Sirius XM Radio (SIRI) said Thursday it will have trimmed 22% of its work force by year-end, as the satellite radio provider moves to slash costs in order to stay on track and post an adjusted profit next year, even amid slumping car sales.The New York-based company will have cut 458 people from its staff, going down to 1,600 people from the 2,058 it employed before its July acquisition of XM Satellite Radio Holdings Inc. Sirius Chief Executive Mel Karmazin made the announcement at its annual shareholders meeting, according to a filing with the Securities and Exchange Commission. Karmazin noted that November car sales fell 37%, the weakest results in nearly three decades. Sirius sells its service through cars pre-installed with its radios and individual subscriptions. Sirius expects the job cuts and other cost-reduction measures to save $425 million next year. The company also forecast a smaller-than-expected adjusted loss before interest, taxes, depreciation and amortization of $200 million this year, down from $300 million as previously expected. For the fourth quarter, Sirius expects to post an adjusted profit of $32 million, a vast improvement over the $224 million loss it recorded in the year-ago period. For 2009, Sirius reaffirmed its expectation for adjusted profit of $300 million. But its number of subscribers is forecast to rise to just 20.6 million -- below the 21.5 million that Sirius forecast in September, before the Detroit automakers asked Congress for emergency loans. Analysts polled by Thomson Reuters are forecasting a 2009 loss of 15 cents per share.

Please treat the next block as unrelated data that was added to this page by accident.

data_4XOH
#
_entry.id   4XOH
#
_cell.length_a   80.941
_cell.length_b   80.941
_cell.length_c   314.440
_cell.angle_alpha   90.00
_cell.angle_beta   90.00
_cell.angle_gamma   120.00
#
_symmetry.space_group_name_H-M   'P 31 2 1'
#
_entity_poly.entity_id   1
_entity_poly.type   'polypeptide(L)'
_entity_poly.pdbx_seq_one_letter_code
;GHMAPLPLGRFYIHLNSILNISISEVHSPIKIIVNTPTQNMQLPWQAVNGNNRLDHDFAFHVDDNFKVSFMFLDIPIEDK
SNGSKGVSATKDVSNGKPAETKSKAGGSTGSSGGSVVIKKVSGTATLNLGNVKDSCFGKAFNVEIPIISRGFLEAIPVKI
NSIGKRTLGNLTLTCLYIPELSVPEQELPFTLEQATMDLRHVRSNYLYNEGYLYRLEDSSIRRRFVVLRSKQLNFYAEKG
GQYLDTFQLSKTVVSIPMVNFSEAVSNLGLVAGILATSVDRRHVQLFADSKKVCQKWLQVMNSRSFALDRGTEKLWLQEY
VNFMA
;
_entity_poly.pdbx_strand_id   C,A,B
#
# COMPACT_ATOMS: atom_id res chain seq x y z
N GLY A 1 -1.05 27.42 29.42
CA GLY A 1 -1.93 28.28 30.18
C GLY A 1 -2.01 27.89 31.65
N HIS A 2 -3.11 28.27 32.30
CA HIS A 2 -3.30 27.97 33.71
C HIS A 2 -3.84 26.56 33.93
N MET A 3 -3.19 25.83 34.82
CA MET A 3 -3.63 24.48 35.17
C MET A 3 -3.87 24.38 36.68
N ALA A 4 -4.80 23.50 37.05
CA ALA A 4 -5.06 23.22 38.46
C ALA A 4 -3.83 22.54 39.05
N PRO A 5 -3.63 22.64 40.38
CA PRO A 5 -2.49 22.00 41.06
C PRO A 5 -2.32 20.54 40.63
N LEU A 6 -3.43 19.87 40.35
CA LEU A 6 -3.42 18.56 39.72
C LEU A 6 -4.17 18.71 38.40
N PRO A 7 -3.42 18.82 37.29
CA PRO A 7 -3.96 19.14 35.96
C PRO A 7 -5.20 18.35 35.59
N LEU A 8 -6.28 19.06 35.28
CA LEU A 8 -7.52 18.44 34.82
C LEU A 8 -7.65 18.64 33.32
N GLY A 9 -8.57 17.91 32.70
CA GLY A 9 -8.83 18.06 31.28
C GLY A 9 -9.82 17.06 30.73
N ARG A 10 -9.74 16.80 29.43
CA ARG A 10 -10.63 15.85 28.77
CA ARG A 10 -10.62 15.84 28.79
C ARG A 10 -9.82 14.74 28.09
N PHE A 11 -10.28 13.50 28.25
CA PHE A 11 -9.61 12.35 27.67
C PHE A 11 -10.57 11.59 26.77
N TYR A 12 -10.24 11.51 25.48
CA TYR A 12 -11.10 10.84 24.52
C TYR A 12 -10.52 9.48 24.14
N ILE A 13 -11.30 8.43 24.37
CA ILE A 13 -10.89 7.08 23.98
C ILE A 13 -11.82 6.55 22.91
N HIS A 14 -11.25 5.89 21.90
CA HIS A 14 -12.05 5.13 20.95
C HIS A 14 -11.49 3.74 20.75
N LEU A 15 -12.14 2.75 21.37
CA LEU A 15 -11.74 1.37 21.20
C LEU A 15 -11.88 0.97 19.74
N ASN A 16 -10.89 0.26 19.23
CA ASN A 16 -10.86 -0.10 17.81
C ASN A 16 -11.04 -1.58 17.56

Sirius also reaffirmed revenue forecasts of $2.4 billion this year and $2.7 billion in 2009. Analysts' expectations are more cautious for this year, forecasting $2.2 billion in revenue, but are in line with management's prospects for 2009. The company said $995 million of debt is due next year. It is holding talks with debt holders as well as new investors in an effort to ease its repayment schedule. In October, Sirius exchanged $30.5 million of debt held by institutions for 67 million common shares -- equaling 45 cents for each share received by debt holders. On Thursday afternoon, Sirius shares traded up a penny at 14 cents, well off the $3.89 they traded at a year ago. Amid the downturn in global markets, Sirius shares have lost nearly all of their value. But the company wants to execute a reverse stock split to boost its stock price, a proposal put to shareholders at the annual meeting on Thursday. Sirius said its shares must trade at $1 or higher to continue listing on the Nasdaq.